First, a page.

go up the to spawn in July, August, September, and October;

96.-A WAY FOR SEA-BANKS.

production of one of those schoolmasters whose object is in some go up sooner, and return to the sea at differ- A way to make a sea-bank so firm and geometrically proved by Mr. Hamilton, to be that of obstructing the rods, to get rid of different insects which infest them, strong, so that a stream can have no power over it; ex- path of true knowledge, and keeping the rising generation peculiar to salt—others to fresh water. The salmon cellent likewise to save the pillar of a bridge, being fur in the same ignorance that has benighted their fathers. their spawn in November, December, and January. cheaper and stronger than stone-walls.

He has had an inkling of intelligence beyond his fellows; pale and female meet for this purpose on the shal.

97.-A PERSPECTIVE INSTRUMENT. where they make furrows in the gravel, deposit their An instrument whereby an ignorant person may take

and, anticipating the appearance of some disinterested and cover it up. The spawn come to life, and any thing in perspective, as justly, and more than the genius who would endeavour to explode the old besotted rom the gravel in about six weeks, chiefly in March. skilfullest painter can do by his eye.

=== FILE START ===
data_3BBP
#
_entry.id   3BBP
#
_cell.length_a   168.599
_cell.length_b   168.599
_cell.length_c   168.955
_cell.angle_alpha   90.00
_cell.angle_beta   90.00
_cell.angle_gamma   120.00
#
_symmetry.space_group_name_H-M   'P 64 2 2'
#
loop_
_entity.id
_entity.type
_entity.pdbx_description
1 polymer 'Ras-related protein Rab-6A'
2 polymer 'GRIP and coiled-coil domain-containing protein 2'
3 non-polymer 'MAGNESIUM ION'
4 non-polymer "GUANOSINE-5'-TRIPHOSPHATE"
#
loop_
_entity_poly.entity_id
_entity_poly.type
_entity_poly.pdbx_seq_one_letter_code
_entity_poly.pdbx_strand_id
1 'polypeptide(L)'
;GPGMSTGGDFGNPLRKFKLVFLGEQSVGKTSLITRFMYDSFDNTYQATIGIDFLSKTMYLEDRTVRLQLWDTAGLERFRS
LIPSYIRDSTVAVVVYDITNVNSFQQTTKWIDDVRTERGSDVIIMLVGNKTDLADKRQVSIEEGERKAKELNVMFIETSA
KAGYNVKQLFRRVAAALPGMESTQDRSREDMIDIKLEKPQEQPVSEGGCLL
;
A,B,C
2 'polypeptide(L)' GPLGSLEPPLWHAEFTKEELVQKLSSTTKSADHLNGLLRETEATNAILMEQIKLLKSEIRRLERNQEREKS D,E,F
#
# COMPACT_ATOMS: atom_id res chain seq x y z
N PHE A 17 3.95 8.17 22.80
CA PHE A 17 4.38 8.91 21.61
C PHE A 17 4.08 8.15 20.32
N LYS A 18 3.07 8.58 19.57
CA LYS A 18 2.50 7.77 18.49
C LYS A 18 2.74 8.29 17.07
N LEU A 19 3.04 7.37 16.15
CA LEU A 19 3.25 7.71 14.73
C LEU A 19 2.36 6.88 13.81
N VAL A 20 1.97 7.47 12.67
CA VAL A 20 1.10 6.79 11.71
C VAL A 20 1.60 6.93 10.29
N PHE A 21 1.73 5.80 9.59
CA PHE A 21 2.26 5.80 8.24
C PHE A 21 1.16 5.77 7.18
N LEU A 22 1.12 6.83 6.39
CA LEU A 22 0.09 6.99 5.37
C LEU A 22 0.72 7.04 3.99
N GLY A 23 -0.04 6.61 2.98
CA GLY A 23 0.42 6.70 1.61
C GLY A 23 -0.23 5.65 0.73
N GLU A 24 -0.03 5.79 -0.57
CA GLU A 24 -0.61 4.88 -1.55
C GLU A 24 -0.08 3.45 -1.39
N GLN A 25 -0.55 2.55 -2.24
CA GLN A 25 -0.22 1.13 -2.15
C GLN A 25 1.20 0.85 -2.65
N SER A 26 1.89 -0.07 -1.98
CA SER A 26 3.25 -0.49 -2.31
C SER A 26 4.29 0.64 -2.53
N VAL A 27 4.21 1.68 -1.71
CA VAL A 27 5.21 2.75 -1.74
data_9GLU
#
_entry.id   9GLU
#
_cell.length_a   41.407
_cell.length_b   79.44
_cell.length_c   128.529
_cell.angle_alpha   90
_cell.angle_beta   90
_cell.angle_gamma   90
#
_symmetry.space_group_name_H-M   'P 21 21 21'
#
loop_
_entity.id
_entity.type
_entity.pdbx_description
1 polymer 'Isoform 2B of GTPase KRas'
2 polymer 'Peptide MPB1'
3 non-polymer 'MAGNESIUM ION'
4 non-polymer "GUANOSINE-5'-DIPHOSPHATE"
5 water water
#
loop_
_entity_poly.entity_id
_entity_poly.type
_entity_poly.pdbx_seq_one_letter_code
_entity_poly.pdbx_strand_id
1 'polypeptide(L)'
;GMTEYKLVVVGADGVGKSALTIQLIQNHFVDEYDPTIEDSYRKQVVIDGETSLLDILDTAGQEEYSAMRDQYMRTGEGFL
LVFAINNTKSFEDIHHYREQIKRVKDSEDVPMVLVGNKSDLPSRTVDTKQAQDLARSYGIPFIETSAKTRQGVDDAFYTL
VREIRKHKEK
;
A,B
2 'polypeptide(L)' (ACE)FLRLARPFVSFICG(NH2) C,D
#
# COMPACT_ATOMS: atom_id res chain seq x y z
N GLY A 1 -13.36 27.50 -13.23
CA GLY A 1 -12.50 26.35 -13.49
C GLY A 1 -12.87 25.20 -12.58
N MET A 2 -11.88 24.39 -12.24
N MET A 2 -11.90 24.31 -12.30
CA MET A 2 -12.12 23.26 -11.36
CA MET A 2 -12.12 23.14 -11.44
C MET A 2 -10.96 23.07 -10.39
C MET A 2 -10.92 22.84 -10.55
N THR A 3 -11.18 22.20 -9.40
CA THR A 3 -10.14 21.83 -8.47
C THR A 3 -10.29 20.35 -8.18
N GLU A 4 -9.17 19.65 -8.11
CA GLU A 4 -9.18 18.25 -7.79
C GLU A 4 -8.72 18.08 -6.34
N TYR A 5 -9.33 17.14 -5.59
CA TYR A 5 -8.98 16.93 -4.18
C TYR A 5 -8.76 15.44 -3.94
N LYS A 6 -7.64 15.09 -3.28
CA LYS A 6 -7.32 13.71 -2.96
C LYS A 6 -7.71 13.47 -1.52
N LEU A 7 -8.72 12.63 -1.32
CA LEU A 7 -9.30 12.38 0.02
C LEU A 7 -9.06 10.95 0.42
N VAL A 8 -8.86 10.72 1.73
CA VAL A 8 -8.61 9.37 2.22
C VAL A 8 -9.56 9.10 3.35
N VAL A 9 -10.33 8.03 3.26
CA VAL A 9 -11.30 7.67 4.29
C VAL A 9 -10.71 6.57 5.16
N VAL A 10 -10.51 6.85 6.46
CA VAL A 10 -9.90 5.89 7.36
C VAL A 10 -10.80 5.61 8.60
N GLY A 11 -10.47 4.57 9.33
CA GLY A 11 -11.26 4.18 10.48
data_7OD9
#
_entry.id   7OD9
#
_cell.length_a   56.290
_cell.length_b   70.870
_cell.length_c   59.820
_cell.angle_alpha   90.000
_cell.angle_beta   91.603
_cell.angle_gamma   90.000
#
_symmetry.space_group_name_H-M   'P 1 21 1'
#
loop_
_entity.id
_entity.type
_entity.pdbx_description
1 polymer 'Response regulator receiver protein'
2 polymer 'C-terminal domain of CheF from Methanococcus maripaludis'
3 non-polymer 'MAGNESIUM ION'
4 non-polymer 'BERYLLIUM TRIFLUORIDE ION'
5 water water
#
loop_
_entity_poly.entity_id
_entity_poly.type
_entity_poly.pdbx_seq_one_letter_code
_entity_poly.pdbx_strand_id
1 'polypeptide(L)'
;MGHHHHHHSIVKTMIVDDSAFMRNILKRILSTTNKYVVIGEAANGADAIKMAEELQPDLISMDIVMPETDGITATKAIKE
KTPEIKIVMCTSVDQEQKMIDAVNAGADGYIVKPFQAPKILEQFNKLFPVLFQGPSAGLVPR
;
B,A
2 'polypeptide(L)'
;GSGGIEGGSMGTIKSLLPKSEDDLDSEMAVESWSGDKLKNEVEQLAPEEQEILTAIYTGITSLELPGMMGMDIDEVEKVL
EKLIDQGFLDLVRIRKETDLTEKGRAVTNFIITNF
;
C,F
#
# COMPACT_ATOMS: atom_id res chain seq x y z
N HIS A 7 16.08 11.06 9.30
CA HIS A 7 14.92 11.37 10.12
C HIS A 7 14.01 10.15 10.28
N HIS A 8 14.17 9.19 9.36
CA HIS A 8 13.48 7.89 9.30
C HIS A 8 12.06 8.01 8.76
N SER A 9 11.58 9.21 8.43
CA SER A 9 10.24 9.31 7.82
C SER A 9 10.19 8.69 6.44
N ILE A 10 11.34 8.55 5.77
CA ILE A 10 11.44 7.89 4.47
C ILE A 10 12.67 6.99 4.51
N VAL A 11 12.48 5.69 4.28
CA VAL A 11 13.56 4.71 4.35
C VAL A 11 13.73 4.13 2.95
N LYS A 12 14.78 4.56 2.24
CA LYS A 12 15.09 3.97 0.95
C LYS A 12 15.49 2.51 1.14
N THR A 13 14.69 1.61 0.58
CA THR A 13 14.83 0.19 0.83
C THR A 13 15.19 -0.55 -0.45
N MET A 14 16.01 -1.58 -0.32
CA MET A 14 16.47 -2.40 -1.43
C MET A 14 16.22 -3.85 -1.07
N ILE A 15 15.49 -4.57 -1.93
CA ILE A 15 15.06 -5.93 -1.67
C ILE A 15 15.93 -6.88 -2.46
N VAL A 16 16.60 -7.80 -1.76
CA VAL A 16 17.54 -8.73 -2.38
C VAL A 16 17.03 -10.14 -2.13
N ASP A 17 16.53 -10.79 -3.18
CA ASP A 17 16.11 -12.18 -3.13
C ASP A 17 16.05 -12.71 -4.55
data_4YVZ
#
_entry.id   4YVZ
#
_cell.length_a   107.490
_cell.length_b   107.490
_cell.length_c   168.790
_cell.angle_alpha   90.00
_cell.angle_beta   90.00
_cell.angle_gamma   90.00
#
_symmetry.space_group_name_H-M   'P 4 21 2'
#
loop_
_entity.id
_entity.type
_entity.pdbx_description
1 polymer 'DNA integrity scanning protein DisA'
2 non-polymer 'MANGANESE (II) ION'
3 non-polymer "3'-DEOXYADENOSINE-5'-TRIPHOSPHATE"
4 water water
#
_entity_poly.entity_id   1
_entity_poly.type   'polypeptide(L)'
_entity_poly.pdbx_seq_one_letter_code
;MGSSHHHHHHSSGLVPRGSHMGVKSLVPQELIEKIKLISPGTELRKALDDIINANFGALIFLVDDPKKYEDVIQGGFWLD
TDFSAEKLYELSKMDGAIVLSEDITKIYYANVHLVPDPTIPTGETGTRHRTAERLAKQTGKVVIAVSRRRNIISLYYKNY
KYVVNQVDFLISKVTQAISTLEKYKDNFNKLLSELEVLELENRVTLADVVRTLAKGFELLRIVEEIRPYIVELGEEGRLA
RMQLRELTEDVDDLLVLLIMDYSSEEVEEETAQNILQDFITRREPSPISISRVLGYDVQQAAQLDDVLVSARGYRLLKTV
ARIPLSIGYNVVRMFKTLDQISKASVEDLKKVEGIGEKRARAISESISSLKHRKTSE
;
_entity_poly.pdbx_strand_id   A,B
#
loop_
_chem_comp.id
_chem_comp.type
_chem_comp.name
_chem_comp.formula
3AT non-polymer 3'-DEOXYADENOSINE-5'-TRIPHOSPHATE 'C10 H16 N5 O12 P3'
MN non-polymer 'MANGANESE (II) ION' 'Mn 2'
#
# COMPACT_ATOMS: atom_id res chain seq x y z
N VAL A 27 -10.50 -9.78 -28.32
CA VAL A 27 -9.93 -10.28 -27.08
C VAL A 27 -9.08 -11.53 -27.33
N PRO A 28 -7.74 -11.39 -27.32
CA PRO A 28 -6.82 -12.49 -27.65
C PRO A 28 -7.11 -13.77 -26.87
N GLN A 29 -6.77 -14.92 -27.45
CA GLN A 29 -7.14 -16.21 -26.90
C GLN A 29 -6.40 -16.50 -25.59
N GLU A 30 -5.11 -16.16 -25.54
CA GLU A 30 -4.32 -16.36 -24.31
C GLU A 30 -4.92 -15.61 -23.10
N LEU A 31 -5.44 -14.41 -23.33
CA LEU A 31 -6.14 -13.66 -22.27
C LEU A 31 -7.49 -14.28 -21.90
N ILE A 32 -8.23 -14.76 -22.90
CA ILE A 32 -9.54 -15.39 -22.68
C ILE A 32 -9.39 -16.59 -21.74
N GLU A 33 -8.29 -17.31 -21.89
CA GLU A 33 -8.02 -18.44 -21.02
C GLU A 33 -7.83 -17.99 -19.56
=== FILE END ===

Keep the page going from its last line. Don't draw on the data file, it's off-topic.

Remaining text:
system of teaching by grammars and dictionaries, has, in sumber of ova in a salmon is from 13,000 to 26,000,

98. -A SEMI-OMNIPOTENT ENGINE.

the true spirit of his class, invented this, as it were, expe. e an average, from 18,000 to 20,000, and each of An engine so contrived, that working the Primum morimentum crusis, with a view to expose the dreaded sys

impregnated by the male, would produce a fish. bile forward or backward, upward or downward, circulary tem to the cavils and sneers of the superficial and the galeral opinion of these fishers, that the grampuses, or corner-wise, to and fro, streight, upright or downright, envious. 5s, and seals are much more destructive to salmon yet the pretended operation continueth, and advanceth